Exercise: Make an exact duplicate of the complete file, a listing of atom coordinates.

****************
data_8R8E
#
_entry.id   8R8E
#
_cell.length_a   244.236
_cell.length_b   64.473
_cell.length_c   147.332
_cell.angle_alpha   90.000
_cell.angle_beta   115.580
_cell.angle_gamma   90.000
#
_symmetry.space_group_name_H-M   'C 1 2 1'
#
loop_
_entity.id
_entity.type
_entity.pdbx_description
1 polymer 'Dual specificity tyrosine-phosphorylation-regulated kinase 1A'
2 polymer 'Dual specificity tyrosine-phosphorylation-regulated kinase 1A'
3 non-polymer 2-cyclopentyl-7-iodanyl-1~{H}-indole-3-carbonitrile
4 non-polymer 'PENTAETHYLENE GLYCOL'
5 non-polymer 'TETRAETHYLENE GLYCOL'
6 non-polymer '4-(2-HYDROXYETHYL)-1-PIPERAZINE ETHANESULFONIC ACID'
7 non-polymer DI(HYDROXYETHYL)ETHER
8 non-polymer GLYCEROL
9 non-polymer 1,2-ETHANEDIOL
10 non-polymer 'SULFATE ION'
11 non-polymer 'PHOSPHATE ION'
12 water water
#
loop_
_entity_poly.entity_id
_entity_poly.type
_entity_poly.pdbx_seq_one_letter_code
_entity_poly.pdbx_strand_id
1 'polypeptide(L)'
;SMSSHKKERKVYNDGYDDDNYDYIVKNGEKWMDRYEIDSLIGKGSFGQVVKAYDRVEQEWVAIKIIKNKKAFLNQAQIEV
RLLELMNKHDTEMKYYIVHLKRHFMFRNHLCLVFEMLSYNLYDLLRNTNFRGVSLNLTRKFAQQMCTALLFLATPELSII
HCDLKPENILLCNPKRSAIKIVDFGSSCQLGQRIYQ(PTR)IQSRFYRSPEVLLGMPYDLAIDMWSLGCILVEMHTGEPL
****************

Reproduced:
data_8R8E
#
_entry.id   8R8E
#
_cell.length_a   244.236
_cell.length_b   64.473
_cell.length_c   147.332
_cell.angle_alpha   90.000
_cell.angle_beta   115.580
_cell.angle_gamma   90.000
#
_symmetry.space_group_name_H-M   'C 1 2 1'
#
loop_
_entity.id
_entity.type
_entity.pdbx_description
1 polymer 'Dual specificity tyrosine-phosphorylation-regulated kinase 1A'
2 polymer 'Dual specificity tyrosine-phosphorylation-regulated kinase 1A'
3 non-polymer 2-cyclopentyl-7-iodanyl-1~{H}-indole-3-carbonitrile
4 non-polymer 'PENTAETHYLENE GLYCOL'
5 non-polymer 'TETRAETHYLENE GLYCOL'
6 non-polymer '4-(2-HYDROXYETHYL)-1-PIPERAZINE ETHANESULFONIC ACID'
7 non-polymer DI(HYDROXYETHYL)ETHER
8 non-polymer GLYCEROL
9 non-polymer 1,2-ETHANEDIOL
10 non-polymer 'SULFATE ION'
11 non-polymer 'PHOSPHATE ION'
12 water water
#
loop_
_entity_poly.entity_id
_entity_poly.type
_entity_poly.pdbx_seq_one_letter_code
_entity_poly.pdbx_strand_id
1 'polypeptide(L)'
;SMSSHKKERKVYNDGYDDDNYDYIVKNGEKWMDRYEIDSLIGKGSFGQVVKAYDRVEQEWVAIKIIKNKKAFLNQAQIEV
RLLELMNKHDTEMKYYIVHLKRHFMFRNHLCLVFEMLSYNLYDLLRNTNFRGVSLNLTRKFAQQMCTALLFLATPELSII
HCDLKPENILLCNPKRSAIKIVDFGSSCQLGQRIYQ(PTR)IQSRFYRSPEVLLGMPYDLAIDMWSLGCILVEMHTGEPL